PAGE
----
Bones: Season Two

Bones: Season Two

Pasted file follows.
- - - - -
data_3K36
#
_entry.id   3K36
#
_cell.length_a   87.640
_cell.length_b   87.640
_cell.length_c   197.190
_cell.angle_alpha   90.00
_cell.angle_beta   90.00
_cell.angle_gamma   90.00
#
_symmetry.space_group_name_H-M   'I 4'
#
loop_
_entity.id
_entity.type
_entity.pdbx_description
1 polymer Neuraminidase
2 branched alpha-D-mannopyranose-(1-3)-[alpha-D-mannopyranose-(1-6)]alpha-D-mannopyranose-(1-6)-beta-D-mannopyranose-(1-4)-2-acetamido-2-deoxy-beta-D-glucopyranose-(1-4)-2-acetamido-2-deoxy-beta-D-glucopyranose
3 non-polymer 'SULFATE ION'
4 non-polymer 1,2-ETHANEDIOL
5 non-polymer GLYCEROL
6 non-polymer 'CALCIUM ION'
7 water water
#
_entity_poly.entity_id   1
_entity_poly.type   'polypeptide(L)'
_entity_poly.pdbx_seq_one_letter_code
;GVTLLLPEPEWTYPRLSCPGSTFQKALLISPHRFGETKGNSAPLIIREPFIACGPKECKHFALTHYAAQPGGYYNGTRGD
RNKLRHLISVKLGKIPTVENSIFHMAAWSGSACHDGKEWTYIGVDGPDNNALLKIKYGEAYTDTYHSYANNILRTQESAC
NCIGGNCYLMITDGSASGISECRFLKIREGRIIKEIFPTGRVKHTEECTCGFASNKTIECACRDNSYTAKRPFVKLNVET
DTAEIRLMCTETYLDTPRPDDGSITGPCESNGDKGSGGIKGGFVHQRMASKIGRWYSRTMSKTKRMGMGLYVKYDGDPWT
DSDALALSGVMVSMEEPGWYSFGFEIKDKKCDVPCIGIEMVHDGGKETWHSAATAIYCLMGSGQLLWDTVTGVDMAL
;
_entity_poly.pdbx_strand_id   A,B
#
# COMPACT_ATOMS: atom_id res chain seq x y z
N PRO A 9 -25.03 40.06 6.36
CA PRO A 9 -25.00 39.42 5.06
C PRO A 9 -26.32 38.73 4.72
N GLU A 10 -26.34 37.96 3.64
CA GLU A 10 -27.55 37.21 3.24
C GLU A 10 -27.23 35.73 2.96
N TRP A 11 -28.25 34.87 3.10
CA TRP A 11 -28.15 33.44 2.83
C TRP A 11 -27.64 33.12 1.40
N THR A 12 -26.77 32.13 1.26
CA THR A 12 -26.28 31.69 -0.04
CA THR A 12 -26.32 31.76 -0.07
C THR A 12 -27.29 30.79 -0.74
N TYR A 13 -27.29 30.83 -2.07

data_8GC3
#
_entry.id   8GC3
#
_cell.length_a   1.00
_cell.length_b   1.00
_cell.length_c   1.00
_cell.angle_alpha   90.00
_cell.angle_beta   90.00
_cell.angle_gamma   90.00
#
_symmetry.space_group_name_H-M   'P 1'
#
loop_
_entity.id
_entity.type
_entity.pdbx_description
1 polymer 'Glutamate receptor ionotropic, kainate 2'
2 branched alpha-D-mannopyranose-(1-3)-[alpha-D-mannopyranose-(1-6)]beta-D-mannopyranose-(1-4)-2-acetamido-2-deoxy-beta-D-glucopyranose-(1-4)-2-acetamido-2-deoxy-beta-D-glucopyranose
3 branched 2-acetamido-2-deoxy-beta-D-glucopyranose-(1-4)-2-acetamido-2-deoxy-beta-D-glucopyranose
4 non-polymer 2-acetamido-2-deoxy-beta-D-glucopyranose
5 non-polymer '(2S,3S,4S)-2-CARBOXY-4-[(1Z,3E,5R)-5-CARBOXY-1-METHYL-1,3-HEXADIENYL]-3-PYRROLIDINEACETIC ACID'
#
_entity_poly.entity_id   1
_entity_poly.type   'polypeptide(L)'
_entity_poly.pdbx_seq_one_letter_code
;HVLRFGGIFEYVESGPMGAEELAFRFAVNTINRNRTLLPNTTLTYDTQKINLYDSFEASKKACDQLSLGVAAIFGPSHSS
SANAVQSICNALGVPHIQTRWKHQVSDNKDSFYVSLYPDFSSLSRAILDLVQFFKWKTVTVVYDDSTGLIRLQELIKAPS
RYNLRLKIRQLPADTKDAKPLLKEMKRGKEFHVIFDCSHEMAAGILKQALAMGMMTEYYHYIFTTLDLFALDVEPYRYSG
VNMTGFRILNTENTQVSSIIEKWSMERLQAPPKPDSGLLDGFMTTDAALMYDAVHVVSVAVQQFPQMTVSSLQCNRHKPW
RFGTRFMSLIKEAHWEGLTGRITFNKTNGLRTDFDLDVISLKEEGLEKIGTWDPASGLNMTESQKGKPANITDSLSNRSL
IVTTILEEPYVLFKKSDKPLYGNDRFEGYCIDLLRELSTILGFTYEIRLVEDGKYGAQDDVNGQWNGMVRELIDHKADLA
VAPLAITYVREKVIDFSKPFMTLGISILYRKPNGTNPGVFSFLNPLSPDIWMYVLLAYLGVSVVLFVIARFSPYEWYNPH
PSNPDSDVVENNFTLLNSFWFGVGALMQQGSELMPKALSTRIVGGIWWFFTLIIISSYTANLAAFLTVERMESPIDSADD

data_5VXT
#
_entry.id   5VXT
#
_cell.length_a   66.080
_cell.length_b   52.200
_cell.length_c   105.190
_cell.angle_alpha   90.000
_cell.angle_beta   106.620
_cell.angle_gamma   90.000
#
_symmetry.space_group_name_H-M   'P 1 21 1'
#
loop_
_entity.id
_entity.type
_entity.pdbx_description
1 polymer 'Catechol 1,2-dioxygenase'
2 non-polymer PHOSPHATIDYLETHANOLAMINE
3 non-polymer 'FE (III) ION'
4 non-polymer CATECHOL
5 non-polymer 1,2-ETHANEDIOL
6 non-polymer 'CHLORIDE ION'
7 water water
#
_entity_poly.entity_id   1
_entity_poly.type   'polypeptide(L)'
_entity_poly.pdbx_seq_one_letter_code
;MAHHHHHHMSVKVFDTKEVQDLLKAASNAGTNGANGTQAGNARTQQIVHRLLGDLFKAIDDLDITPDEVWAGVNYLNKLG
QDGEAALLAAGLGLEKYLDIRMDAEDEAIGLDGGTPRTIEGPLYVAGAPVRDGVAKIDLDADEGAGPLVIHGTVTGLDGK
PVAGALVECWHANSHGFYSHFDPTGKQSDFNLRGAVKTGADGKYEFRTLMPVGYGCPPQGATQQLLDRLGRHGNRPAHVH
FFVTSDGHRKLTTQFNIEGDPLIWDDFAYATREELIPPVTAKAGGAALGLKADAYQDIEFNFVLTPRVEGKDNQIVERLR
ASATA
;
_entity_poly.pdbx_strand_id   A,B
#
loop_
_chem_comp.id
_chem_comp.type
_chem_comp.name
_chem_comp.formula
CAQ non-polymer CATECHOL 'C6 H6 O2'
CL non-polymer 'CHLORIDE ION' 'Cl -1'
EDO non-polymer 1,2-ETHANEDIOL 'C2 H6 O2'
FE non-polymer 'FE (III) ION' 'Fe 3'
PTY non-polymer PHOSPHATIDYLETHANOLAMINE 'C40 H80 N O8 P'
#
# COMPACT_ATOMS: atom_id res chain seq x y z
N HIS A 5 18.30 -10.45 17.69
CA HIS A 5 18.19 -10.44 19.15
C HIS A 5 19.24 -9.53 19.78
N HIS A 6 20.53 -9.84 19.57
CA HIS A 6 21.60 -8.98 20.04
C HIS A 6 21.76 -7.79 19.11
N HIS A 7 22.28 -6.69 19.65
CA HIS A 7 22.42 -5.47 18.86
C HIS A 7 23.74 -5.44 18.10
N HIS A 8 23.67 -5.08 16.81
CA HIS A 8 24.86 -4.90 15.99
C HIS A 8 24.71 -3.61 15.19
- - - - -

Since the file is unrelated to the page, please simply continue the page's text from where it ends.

For its second season, Fox’s premiere crime series Bones does very little different. And that’s okay because while the forensic scientists get a little too egg-headed and the skeletons in the evidence closet provide some eye-rolling cases, the show has a cast with enough chemistry to make a Blair Witch Project re-enactment worth watching, which of course, they do in episode ten. Once again, all eyes are on the hot "not-a-couple” duo of Special Agent Seely Booth (David Boreanz) and Dr. Temperance "Bones” Brennan (Emily Deschanel), who often resemble Mulder and Scully, only sillier. While they stole the show in the inaugural season, Booth and Bones are almost upstaged by their supporting cast this time around, which includes recurring cameos by Ryan O’Neal and Stephen Fry. Unfortunately the show doesn’t introduce much of an arc, other than Bones’s continued search for the truth about her parents. (Yawn.) Truths are revealed, largely through O’Neal’s enjoyable appearances as her father, but it’s hardly anything that keeps you returning week after week. Instead it’s the cases, where fleshless bodies turn up in gators, victims are discovered in the same sequence as in Bones’s novel and a reversed situation where there’s no skeleton at all — a repugnant case where the geek squad of Zach (Eric Millegan) and Hodgins (T.J. Thyne) inflate a head like a balloon to find its identity. New characters like Dr. Camille Saroyan (Tamara Taylor), replacing first season’s Goodman, and Sully (Eddie McClintock), provide the two leads with romantic storylines but they only work as temporary distractions — no doubt some filler until Bones and Booth realise they’re in love. The finale doesn’t do much to leave the viewer hanging — an inter-office wedding? — which reinforces just how much this show needs a dramatic thread to give it vitality. However, it’s pretty funny seeing ZZ Top’s Billy Gibbons make a cameo as lab hottie Angela’s father though. The look back on the season shares the typical giggly nostalgia, which is nothing but a tacked on 16-minute bonus to make the sixth disc meatier. The visual effects get their due in a featurette, as deserved, considering the amount of technology and the "revolting human remains” the show uses. As expected, the deleted scenes add little and the gag reel is one big inside joke. Plus: two commentaries. (Fox)